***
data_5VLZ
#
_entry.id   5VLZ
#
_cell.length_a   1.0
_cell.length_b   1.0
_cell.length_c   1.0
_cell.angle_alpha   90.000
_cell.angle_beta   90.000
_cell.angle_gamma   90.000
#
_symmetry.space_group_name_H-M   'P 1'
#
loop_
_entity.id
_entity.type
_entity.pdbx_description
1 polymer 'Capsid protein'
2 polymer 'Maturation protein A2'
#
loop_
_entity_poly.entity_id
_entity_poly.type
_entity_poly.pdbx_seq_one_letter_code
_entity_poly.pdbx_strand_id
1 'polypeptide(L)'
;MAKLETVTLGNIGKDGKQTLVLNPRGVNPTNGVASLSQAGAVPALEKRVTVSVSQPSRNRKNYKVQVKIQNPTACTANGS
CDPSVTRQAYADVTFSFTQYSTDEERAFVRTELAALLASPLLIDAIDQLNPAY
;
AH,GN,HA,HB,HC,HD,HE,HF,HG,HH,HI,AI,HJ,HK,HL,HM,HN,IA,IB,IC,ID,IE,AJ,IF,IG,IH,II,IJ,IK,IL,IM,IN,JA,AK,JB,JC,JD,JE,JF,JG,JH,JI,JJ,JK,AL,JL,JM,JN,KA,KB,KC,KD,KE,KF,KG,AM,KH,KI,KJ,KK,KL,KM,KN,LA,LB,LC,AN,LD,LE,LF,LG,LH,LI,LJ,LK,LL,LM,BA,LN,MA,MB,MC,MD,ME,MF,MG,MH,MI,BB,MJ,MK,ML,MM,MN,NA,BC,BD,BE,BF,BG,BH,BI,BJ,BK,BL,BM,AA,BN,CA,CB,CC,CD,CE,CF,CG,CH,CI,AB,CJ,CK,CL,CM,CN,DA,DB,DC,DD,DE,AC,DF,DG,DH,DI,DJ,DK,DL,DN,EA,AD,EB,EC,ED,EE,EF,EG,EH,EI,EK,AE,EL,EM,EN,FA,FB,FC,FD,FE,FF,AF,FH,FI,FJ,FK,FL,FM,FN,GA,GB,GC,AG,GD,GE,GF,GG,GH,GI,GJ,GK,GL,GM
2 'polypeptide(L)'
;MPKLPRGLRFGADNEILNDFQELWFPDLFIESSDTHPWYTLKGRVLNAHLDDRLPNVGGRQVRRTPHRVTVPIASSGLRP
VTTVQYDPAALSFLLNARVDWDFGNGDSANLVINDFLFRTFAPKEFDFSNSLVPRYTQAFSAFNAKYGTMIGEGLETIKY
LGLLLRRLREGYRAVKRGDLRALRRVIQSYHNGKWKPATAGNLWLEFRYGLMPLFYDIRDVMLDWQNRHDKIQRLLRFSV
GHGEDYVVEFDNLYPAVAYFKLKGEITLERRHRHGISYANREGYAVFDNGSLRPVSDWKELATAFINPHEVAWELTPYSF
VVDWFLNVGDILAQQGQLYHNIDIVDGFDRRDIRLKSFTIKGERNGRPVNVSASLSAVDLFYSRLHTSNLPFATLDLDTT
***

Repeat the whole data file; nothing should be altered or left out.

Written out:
data_5VLZ
#
_entry.id   5VLZ
#
_cell.length_a   1.0
_cell.length_b   1.0
_cell.length_c   1.0
_cell.angle_alpha   90.000
_cell.angle_beta   90.000
_cell.angle_gamma   90.000
#
_symmetry.space_group_name_H-M   'P 1'
#
loop_
_entity.id
_entity.type
_entity.pdbx_description
1 polymer 'Capsid protein'
2 polymer 'Maturation protein A2'
#
loop_
_entity_poly.entity_id
_entity_poly.type
_entity_poly.pdbx_seq_one_letter_code
_entity_poly.pdbx_strand_id
1 'polypeptide(L)'
;MAKLETVTLGNIGKDGKQTLVLNPRGVNPTNGVASLSQAGAVPALEKRVTVSVSQPSRNRKNYKVQVKIQNPTACTANGS
CDPSVTRQAYADVTFSFTQYSTDEERAFVRTELAALLASPLLIDAIDQLNPAY
;
AH,GN,HA,HB,HC,HD,HE,HF,HG,HH,HI,AI,HJ,HK,HL,HM,HN,IA,IB,IC,ID,IE,AJ,IF,IG,IH,II,IJ,IK,IL,IM,IN,JA,AK,JB,JC,JD,JE,JF,JG,JH,JI,JJ,JK,AL,JL,JM,JN,KA,KB,KC,KD,KE,KF,KG,AM,KH,KI,KJ,KK,KL,KM,KN,LA,LB,LC,AN,LD,LE,LF,LG,LH,LI,LJ,LK,LL,LM,BA,LN,MA,MB,MC,MD,ME,MF,MG,MH,MI,BB,MJ,MK,ML,MM,MN,NA,BC,BD,BE,BF,BG,BH,BI,BJ,BK,BL,BM,AA,BN,CA,CB,CC,CD,CE,CF,CG,CH,CI,AB,CJ,CK,CL,CM,CN,DA,DB,DC,DD,DE,AC,DF,DG,DH,DI,DJ,DK,DL,DN,EA,AD,EB,EC,ED,EE,EF,EG,EH,EI,EK,AE,EL,EM,EN,FA,FB,FC,FD,FE,FF,AF,FH,FI,FJ,FK,FL,FM,FN,GA,GB,GC,AG,GD,GE,GF,GG,GH,GI,GJ,GK,GL,GM
2 'polypeptide(L)'
;MPKLPRGLRFGADNEILNDFQELWFPDLFIESSDTHPWYTLKGRVLNAHLDDRLPNVGGRQVRRTPHRVTVPIASSGLRP
VTTVQYDPAALSFLLNARVDWDFGNGDSANLVINDFLFRTFAPKEFDFSNSLVPRYTQAFSAFNAKYGTMIGEGLETIKY
LGLLLRRLREGYRAVKRGDLRALRRVIQSYHNGKWKPATAGNLWLEFRYGLMPLFYDIRDVMLDWQNRHDKIQRLLRFSV
GHGEDYVVEFDNLYPAVAYFKLKGEITLERRHRHGISYANREGYAVFDNGSLRPVSDWKELATAFINPHEVAWELTPYSF
VVDWFLNVGDILAQQGQLYHNIDIVDGFDRRDIRLKSFTIKGERNGRPVNVSASLSAVDLFYSRLHTSNLPFATLDLDTT